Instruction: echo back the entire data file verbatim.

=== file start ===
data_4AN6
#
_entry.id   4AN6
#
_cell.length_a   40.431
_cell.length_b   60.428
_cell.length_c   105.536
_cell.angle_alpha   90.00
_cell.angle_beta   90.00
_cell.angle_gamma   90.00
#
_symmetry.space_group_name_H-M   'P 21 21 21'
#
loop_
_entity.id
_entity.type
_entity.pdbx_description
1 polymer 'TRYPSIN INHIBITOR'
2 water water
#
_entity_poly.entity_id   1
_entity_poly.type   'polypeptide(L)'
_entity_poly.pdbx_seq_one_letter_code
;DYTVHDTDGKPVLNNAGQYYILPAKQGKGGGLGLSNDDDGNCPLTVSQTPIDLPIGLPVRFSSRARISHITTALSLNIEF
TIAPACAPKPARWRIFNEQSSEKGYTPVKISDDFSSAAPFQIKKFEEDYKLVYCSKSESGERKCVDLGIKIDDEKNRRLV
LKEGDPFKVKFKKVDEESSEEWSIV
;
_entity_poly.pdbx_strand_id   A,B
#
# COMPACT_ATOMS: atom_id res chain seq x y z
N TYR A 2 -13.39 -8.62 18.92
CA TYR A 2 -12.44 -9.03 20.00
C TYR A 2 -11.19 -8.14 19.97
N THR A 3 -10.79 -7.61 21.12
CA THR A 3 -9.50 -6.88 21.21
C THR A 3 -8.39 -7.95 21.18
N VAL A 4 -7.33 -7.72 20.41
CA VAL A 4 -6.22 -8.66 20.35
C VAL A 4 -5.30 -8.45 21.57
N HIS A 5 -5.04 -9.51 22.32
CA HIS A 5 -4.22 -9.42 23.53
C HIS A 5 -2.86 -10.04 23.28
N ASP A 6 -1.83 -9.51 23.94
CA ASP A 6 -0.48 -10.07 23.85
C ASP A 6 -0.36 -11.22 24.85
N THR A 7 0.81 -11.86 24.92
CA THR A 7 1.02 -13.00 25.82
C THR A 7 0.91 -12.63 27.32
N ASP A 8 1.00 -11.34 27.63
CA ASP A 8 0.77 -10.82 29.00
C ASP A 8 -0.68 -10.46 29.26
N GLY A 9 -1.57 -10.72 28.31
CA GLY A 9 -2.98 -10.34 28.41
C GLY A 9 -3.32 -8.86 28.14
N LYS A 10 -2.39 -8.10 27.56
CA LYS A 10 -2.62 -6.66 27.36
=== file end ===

data_4AN6
#
_entry.id   4AN6
#
_cell.length_a   40.431
_cell.length_b   60.428
_cell.length_c   105.536
_cell.angle_alpha   90.00
_cell.angle_beta   90.00
_cell.angle_gamma   90.00
#
_symmetry.space_group_name_H-M   'P 21 21 21'
#
loop_
_entity.id
_entity.type
_entity.pdbx_description
1 polymer 'TRYPSIN INHIBITOR'
2 water water
#
_entity_poly.entity_id   1
_entity_poly.type   'polypeptide(L)'
_entity_poly.pdbx_seq_one_letter_code
;DYTVHDTDGKPVLNNAGQYYILPAKQGKGGGLGLSNDDDGNCPLTVSQTPIDLPIGLPVRFSSRARISHITTALSLNIEF
TIAPACAPKPARWRIFNEQSSEKGYTPVKISDDFSSAAPFQIKKFEEDYKLVYCSKSESGERKCVDLGIKIDDEKNRRLV
LKEGDPFKVKFKKVDEESSEEWSIV
;
_entity_poly.pdbx_strand_id   A,B
#
# COMPACT_ATOMS: atom_id res chain seq x y z
N TYR A 2 -13.39 -8.62 18.92
CA TYR A 2 -12.44 -9.03 20.00
C TYR A 2 -11.19 -8.14 19.97
N THR A 3 -10.79 -7.61 21.12
CA THR A 3 -9.50 -6.88 21.21
C THR A 3 -8.39 -7.95 21.18
N VAL A 4 -7.33 -7.72 20.41
CA VAL A 4 -6.22 -8.66 20.35
C VAL A 4 -5.30 -8.45 21.57
N HIS A 5 -5.04 -9.51 22.32
CA HIS A 5 -4.22 -9.42 23.53
C HIS A 5 -2.86 -10.04 23.28
N ASP A 6 -1.83 -9.51 23.94
CA ASP A 6 -0.48 -10.07 23.85
C ASP A 6 -0.36 -11.22 24.85
N THR A 7 0.81 -11.86 24.92
CA THR A 7 1.02 -13.00 25.82
C THR A 7 0.91 -12.63 27.32
N ASP A 8 1.00 -11.34 27.63
CA ASP A 8 0.77 -10.82 29.00
C ASP A 8 -0.68 -10.46 29.26
N GLY A 9 -1.57 -10.72 28.31
CA GLY A 9 -2.98 -10.34 28.41
C GLY A 9 -3.32 -8.86 28.14
N LYS A 10 -2.39 -8.10 27.56
CA LYS A 10 -2.62 -6.66 27.36